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Nine overdose deaths under investigation in La Crosse, 'tranq' may be in play

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Less than one month into 2023, the La Crosse Police Department is investigating nine drug overdose deaths, with concerns of tranq lacing local illicit opioid supply.

Drug overdose press conference

Assistant Police Chief Jason Melby, at podium, along with mayor Mitch Reynolds, center, and Dr. Chris Eberlein of Gundersen, right, shared nine overdose deaths have occurred so far this month, and tranq may be a factor.

The La Crosse Police Department, Gundersen Health System and Tri-State Ambulance and Mayor Mitch Reynolds held a news conference Tuesday afternoon to warn the community of the alarmingly high number of overdose fatalities over the past three weeks, and the seeming resistance of the drugs to narcan.

"This is either a much more potent opiate, or there may be something intermixed with it, some sort of sedative that would make it less effective to our usual treatments," says Dr. Chris Eberlein, emergency medicine with Gundersen Health System. "This really highlights the need for rescue breathing and assisting the patient so they don't have respiratory arrest or cardiac arrest, which kills people." 

Over the past year, portions of the U.S. have seen the animal tranquilizer xylazine increasingly infiltrate fentanyl, heroin and cocaine. The sedative, known as "tranq," can leave users in a stupor for several hours at a time and lead to severe, open wounds. Disturbingly, the slowed breathing that results from tranq does not respond to the opioid antidote naloxone.

Toxicology reports on the recent local overdose deaths are pending, and it may take several weeks to determine if a some or all of the cases are linked to a specific batch of drugs, or if tranq was present.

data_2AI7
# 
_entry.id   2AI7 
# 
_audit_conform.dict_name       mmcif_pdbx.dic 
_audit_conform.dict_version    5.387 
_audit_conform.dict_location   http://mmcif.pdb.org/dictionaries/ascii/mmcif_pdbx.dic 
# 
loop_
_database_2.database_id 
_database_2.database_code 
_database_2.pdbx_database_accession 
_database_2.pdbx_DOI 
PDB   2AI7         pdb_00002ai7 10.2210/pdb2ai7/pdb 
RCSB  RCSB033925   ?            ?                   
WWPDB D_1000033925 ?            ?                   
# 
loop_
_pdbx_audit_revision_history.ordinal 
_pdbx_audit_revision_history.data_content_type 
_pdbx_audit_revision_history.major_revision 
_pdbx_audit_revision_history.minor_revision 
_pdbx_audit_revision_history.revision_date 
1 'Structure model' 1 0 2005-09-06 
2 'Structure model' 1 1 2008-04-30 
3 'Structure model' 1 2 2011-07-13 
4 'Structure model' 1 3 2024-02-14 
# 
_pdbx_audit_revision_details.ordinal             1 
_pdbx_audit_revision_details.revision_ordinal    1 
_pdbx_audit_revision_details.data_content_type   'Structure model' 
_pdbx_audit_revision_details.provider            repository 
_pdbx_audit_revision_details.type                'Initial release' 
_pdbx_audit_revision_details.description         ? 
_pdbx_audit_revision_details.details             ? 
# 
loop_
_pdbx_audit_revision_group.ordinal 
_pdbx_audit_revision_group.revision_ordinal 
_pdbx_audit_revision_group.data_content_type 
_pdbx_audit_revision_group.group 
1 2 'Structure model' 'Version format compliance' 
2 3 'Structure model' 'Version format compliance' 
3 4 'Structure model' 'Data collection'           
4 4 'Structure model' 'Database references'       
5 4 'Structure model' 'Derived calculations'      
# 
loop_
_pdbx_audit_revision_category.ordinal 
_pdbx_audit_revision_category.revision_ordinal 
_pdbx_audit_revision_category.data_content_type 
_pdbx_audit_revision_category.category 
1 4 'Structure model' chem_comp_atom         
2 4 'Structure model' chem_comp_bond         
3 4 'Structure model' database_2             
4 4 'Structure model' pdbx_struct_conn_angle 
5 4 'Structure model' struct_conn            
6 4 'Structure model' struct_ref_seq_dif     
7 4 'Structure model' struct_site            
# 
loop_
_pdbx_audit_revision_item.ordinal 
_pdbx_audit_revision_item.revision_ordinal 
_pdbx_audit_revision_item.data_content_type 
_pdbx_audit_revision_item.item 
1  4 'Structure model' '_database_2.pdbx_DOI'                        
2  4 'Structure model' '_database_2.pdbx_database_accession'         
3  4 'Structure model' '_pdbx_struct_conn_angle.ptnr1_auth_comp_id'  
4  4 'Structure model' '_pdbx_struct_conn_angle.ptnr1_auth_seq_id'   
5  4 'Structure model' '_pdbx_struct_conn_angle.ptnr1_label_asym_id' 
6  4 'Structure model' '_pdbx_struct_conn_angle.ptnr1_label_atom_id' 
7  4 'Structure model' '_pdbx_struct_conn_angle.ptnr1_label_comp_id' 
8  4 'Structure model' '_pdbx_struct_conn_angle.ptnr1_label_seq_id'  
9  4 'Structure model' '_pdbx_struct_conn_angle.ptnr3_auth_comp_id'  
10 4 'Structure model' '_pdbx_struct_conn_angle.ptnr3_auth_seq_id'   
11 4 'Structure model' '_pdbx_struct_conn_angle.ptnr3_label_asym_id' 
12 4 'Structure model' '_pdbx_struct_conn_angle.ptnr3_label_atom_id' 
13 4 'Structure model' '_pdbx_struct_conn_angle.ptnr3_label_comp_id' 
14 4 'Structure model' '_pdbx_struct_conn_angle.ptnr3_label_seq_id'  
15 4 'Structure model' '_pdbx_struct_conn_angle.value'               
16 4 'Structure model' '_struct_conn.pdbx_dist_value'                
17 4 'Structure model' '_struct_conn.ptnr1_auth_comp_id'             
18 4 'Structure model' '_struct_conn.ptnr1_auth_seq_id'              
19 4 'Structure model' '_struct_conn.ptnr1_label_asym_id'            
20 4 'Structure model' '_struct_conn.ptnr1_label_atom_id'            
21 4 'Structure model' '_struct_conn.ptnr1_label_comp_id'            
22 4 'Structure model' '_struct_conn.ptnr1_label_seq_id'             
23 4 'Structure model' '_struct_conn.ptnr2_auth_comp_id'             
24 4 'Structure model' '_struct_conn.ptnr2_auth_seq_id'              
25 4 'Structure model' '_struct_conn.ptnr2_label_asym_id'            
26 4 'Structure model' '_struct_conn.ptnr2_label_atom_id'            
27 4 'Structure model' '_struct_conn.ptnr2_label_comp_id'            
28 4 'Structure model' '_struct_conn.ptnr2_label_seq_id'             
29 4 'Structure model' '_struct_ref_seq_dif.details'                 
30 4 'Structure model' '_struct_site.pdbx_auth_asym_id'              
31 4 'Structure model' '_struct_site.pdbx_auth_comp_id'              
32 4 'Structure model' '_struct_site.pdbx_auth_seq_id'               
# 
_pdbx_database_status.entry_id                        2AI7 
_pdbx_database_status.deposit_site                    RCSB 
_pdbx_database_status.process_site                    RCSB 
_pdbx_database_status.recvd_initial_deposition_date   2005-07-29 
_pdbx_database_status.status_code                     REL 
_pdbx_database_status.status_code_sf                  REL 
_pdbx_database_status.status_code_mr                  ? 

"It's difficult to try to move a message forward like this, where you are trying to get information for people who are making risky decisions," says Jason Melby, assistant chief of police. "We want to make sure we are emphasizing the sanctity to life when it comes to providing this message to our community. We want those who are struggling with substance abuse to know there is possibly a dangerous mix here in our community, and we want to make sure they are being as safe as possible."

Adds Melby, "It is difficult for officers to arrive on the scene and administer doses of narcan and not get the results we are used to seeing."

Reynolds reiterated the stress felt by first responders who provide the standard life saving measures to no avail -- "It's an awful thing to watch someone fade away" -- as well as the community wide impact. 

"This is not just somebody else's problem ... these drugs can wind up in all sorts of areas," says Reynolds. "Be aware, be knowledgeable ... this is all of us working together to address an issue that is very significant for our community."

We need people to be alive, Reynolds emphasized, in order to "find a way to heal them."

"In this particular situation, where narcan is ineffective, we're simply not getting there in time to do lifesaving measures, it's a terrible thing, its an awful thing," Reynolds said.

Received in a timely manner, emergency care, such as supportive breathing, can keep overdose patients alive even if narcan fails. Police and medical officials are trained in CPR and narcan administration, and naloxone can be obtained for personal use. The risk of tranq will likely not dissuade from using the drug, and officials emphasize having someone nearby who can call for aid on their behalf if needed. 

Melby stressed that people should not be afraid to report an overdose.

"I know there is a fear that goes along with calling the police to have us come -- our role is to get there and make sure this person is safe and reverse any effects of the drug," Melby says. "The least they need to worry about is us actually taking some level of law enforcement action."

Wisconsin has a Good Samaritan Law and Act 33 (2017) to protect "aiders" and "aided persons" from criminal prosecution. Full details are available at

For a list of locations distributing narcan, visit

"This is either a much more potent opiate, or there may be something intermixed with it, some sort of sedative that would make it less effective to our usual treatments."

Chris Eberlein, emergency doctor, Gundersen Health System



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